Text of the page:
In late March, Germany’s Cabinet approved a bill that would erase the post-war convictions of over 60,000 men that were convicted of homosexuality and sent to prison or concentration camps under Nazi-era anti-gay laws.
“We can never completely erase the travesty of justice, but we want to rehabilitate the
victims … They were prosecuted, punished, and ostracized by the German state just
because of their love for men, because of their sexual identity.”
- Justice Minister Heiko Maas
Article 175 made “sexual acts contrary to nature … be it between people of the male gender or between people and animals” illegal in 1871, but was strongly enforced under the Nazis and its strictness was maintained especially in West Germany. Homosexual men were also convicted in East Germany which held a weaker version of Article 175. Sex between women was not explicitly stated to be illegal. Thousands of convictions occurred between 1949 until 1969 when homosexuality was decriminalized, but the legislation wasn’t taken off the books completely until 1994. In 2000, Germany’s Parliament approved a resolution regretting that Article 175 was still in place after World War II, yet in 2002, it erased convictions of gay men under Nazi rule, but not those convicted post-war.
In addition to clearing their names, the bill approved by Chancellor Angela Markel’s Cabinet will individually compensate the roughly 5,000 men still alive who were convicted under Article 175. It will give 3,000€ (~$3,200) for each conviction plus 1,500€ (~$1,590) for each year of jail time. The government will also give an annual grant of 500,000€ (~$530,000) to the Magnus Hirschfeld Foundation which is named after a pioneering German sex researcher and gay rights activist of the post-World War I era. The bill will be automatic and will not require an application, but it will exclude men who were convicted of homosexual acts with children and those that involved violence or threats. The bill still has to be voted on by Parliament, but it is expected to pass.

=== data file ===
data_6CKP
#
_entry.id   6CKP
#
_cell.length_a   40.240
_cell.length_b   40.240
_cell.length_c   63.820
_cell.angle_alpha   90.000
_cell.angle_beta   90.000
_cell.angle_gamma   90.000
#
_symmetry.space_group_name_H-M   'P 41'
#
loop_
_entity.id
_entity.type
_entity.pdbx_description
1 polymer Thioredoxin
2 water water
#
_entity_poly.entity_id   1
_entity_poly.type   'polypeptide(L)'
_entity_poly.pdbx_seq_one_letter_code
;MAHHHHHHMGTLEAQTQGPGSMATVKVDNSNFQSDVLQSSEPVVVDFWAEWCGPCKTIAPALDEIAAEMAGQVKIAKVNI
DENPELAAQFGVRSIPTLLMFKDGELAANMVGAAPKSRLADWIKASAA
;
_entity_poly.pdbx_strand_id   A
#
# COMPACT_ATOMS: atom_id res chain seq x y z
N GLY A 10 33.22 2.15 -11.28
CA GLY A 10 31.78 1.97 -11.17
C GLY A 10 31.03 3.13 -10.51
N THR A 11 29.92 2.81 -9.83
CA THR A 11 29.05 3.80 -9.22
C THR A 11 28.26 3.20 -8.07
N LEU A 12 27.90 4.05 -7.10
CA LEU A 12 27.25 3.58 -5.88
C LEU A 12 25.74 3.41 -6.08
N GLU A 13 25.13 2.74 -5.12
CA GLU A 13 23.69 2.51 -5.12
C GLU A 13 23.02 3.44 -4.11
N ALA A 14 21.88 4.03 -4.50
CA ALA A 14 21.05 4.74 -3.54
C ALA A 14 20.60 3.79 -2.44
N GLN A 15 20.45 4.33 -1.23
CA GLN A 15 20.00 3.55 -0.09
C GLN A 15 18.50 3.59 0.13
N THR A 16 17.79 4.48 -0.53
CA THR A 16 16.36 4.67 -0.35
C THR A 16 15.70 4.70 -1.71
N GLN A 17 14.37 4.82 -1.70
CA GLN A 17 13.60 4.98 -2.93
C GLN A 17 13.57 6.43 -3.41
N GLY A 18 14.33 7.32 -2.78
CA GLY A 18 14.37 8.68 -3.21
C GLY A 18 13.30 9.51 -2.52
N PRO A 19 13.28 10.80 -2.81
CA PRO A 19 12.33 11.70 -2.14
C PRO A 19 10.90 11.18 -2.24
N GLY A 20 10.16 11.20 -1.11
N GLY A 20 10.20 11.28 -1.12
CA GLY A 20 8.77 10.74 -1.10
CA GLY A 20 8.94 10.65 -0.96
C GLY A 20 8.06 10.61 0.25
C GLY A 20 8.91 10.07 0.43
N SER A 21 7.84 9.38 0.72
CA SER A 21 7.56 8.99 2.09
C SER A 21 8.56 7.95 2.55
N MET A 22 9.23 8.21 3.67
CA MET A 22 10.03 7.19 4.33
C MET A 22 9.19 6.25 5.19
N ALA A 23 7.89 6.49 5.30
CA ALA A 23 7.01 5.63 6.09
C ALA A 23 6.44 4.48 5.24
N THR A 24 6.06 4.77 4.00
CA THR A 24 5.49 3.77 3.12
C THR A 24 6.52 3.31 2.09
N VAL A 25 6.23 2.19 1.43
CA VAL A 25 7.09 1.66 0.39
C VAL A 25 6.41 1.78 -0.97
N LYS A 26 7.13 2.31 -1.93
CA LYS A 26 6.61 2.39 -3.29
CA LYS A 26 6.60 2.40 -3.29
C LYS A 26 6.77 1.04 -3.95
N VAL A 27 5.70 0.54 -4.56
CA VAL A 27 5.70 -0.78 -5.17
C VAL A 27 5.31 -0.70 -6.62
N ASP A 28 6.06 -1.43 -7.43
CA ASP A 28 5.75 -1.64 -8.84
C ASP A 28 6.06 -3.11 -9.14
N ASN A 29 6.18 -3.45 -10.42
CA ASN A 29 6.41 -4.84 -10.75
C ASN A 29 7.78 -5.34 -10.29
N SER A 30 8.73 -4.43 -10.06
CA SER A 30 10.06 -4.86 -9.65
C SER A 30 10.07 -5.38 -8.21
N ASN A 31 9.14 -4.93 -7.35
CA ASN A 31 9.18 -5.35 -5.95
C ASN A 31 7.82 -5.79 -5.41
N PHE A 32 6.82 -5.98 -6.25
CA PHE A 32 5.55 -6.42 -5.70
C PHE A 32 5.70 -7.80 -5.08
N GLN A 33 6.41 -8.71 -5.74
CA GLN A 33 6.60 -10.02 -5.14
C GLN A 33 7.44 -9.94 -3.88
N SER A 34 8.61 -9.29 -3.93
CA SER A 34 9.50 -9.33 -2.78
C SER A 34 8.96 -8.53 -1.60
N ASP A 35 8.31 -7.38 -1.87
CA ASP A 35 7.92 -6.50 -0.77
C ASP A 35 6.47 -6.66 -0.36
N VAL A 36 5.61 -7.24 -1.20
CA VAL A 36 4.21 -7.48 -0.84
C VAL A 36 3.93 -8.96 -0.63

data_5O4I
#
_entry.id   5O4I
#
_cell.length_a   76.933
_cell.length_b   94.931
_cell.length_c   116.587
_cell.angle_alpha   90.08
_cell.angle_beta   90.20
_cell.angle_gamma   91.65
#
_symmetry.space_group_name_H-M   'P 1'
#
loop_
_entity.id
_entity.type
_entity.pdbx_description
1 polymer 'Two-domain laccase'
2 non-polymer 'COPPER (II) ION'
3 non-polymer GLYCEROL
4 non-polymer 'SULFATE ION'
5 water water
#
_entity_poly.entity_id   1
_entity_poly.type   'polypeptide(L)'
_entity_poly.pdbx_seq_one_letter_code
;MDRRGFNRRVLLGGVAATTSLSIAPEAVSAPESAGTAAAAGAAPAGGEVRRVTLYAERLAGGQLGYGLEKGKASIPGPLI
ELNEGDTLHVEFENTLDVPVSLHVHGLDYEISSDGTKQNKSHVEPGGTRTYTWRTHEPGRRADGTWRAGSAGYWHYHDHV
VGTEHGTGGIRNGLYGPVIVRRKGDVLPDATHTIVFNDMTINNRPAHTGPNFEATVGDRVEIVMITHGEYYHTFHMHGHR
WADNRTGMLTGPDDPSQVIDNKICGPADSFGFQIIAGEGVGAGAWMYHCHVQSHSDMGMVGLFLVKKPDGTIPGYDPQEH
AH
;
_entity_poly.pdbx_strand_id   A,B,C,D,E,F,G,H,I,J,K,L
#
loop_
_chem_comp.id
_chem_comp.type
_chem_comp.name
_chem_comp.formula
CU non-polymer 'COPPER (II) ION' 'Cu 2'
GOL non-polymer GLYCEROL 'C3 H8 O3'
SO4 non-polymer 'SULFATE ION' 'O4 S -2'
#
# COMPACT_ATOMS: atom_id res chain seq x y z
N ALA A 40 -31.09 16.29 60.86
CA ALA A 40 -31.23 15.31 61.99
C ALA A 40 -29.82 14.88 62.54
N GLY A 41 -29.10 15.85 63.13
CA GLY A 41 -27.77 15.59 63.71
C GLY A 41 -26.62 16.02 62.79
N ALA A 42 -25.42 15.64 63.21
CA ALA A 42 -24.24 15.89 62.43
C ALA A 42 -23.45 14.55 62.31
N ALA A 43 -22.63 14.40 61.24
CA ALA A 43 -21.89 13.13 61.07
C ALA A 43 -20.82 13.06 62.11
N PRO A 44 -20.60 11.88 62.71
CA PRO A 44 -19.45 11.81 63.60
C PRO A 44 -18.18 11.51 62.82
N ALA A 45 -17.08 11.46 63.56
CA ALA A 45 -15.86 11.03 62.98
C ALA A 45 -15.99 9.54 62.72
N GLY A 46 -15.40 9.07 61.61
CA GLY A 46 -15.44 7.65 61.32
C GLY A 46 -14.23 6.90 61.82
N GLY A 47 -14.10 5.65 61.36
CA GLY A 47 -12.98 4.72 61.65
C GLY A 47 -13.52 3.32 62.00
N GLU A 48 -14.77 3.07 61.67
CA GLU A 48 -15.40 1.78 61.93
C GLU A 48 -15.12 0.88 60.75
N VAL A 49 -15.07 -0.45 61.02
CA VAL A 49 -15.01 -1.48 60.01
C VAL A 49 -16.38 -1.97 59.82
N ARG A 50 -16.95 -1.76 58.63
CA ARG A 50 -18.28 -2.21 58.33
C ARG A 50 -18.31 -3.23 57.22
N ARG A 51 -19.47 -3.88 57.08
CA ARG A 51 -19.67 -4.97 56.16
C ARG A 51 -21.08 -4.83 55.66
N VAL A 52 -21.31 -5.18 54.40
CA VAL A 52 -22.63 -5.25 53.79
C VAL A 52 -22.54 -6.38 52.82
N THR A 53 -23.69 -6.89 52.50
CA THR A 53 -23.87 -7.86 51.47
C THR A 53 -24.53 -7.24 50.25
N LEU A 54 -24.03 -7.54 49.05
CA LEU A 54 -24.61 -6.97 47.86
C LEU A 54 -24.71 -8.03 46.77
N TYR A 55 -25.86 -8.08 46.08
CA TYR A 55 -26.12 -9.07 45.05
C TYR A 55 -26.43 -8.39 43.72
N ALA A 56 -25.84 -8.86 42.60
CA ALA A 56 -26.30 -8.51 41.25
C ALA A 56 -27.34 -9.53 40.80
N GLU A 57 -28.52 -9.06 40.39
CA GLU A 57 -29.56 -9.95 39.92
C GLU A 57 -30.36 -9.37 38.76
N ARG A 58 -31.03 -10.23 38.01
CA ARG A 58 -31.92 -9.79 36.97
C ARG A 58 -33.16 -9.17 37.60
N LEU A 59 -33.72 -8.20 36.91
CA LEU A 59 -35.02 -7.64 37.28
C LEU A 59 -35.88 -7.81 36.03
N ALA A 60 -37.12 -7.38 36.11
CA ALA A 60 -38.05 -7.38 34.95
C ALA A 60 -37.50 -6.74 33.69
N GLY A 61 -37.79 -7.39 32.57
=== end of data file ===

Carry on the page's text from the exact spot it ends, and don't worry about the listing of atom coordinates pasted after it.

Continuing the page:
This comes on the heels of Britain approving the “Turning Law” last October which pardoned thousands of gay and bisexual men who were convicted of homosexuality until it was decriminalized in 1967. Alan Turning was convicted of gross indecency in 1952 for having sex with a man. He was stripped of his job and chemically castrated. He committed suicide two years later at the age of 41.
It seems as though the world is taking huge leaps forward as a few other countries like Canada and New Zealand are also considering pardons for men convicted under now-abolished laws against gay sex, but it is also taking steps back as gay men in Russia have allegedly been arrested and some have reportedly been killed. The Novaya Gazeta newspaper reported earlier this week that authorities in Chechnya have stated men have been detained “in connection with their non-traditional sexual orientation, or suspicion of such.” There have reportedly been over 100 men detained and at least three killed. Chechnya is a Russian – mostly Muslim and super conservative – republic near the Mideast that does not approve of gay people. The arrests allegedly started after a gay rights group in Moscow applied for pride parade permits (which received a huge “no”) and included areas near Chechnya. Ever since, authorities have become stricter with gay men. Alvi Karimov, a spokesman for Chechnya’s leader, Ramzan Kadyrov, reportedly stated that these allegations are false since according to the New York Times he stated, “You cannot arrest or repress people who just don't exit in the republic.”